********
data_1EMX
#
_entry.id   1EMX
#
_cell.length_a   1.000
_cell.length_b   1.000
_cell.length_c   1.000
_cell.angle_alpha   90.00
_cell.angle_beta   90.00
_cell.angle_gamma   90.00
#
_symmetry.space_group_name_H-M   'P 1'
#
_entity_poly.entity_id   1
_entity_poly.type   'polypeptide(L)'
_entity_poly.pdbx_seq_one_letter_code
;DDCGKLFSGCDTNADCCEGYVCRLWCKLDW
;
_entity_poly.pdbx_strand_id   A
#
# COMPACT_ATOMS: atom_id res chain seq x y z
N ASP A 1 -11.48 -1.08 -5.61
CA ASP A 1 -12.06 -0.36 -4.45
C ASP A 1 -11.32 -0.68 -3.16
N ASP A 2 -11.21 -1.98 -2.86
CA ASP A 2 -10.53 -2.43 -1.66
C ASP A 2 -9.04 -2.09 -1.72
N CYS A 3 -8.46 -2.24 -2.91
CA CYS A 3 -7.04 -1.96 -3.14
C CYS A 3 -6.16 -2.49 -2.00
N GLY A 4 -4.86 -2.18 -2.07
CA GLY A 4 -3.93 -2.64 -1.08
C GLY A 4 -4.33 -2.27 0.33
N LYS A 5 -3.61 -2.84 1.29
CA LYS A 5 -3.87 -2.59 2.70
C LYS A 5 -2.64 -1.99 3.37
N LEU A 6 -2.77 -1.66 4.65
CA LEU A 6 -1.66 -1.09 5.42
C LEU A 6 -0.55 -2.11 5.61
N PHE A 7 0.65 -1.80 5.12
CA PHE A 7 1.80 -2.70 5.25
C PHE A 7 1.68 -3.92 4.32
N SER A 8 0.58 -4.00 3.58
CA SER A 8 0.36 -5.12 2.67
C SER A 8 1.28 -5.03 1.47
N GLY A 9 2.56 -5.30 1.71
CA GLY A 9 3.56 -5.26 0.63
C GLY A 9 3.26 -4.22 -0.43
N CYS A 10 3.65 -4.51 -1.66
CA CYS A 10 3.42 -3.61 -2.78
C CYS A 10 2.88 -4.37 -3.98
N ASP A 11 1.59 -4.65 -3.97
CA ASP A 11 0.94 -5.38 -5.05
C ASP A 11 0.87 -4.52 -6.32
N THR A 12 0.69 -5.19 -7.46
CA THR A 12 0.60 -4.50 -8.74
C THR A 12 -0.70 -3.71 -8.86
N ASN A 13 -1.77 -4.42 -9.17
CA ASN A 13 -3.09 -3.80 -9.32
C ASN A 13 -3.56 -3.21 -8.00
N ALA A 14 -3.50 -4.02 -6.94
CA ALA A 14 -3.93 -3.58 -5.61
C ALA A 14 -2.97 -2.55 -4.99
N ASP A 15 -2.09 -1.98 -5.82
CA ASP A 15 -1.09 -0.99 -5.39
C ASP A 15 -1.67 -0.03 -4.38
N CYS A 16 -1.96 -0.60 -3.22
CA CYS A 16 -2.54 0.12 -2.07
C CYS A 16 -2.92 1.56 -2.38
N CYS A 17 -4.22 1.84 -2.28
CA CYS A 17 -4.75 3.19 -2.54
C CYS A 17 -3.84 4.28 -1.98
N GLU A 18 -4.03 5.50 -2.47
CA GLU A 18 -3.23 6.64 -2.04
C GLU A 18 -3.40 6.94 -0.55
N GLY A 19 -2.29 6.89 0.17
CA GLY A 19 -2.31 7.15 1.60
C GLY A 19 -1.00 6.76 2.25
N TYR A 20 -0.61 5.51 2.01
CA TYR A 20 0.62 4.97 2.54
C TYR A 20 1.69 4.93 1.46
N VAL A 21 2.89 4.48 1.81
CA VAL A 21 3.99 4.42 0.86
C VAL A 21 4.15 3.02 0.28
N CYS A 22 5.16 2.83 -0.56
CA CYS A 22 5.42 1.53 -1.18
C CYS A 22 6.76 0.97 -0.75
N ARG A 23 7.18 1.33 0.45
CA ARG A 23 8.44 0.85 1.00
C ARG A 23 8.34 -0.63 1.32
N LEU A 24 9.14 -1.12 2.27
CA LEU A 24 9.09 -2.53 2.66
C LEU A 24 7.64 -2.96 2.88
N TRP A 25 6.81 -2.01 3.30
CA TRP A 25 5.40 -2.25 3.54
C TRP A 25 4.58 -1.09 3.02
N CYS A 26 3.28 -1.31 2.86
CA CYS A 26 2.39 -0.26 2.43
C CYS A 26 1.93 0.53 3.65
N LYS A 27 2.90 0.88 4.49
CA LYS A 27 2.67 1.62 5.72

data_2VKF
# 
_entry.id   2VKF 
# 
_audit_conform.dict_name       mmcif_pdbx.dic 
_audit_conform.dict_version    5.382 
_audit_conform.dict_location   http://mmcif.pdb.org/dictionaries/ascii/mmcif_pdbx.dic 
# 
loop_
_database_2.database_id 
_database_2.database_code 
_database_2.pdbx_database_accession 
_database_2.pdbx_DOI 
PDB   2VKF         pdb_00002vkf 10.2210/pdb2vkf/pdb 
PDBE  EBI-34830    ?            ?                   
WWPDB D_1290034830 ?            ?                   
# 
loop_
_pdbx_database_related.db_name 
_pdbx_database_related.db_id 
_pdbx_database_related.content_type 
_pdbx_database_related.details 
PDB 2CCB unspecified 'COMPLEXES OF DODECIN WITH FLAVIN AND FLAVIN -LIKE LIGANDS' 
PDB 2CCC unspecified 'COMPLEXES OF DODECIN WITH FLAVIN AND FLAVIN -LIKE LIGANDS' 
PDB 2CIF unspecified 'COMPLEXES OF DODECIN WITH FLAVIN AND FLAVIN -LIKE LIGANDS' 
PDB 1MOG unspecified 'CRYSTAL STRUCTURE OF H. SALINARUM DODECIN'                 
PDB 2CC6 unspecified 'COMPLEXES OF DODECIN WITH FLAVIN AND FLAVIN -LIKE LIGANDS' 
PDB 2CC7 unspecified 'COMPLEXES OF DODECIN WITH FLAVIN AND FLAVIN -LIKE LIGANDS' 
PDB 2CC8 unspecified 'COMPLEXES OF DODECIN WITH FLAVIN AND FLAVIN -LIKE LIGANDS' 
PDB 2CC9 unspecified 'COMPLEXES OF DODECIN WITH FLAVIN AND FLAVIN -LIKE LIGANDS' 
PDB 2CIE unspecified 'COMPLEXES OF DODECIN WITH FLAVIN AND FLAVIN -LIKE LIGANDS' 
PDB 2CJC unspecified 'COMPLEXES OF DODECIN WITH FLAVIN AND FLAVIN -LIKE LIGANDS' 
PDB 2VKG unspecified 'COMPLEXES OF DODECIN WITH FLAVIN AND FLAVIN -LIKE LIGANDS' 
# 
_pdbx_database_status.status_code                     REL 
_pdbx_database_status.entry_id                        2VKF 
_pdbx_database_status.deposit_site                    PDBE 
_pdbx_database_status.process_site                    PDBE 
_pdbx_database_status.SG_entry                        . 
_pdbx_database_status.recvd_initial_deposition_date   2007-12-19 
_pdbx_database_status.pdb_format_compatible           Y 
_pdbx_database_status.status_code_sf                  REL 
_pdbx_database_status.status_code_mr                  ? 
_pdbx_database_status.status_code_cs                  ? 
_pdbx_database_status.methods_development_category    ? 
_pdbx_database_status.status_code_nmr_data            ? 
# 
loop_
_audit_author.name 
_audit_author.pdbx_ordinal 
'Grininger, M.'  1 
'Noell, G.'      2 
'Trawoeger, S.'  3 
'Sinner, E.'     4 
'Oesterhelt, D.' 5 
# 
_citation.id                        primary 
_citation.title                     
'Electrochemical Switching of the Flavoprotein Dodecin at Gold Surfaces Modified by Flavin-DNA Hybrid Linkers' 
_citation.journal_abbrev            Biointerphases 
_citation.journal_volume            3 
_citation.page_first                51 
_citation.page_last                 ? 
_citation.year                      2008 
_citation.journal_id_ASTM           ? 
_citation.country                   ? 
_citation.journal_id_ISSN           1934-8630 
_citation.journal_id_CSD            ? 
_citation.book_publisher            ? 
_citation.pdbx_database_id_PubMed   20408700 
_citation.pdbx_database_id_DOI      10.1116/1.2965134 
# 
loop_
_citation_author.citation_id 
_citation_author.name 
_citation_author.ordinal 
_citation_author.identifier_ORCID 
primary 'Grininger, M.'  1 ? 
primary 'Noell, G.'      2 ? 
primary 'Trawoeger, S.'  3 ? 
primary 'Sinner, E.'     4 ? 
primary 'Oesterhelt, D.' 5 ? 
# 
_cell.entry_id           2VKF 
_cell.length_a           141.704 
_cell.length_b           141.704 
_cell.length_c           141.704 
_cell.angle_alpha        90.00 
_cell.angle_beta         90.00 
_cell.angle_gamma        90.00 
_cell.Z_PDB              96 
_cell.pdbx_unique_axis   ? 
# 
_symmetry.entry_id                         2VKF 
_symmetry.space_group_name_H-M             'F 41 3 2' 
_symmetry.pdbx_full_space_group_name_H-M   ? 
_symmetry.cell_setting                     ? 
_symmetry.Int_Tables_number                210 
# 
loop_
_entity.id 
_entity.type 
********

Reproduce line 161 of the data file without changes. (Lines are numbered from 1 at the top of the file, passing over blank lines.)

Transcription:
_citation.journal_abbrev            Biointerphases 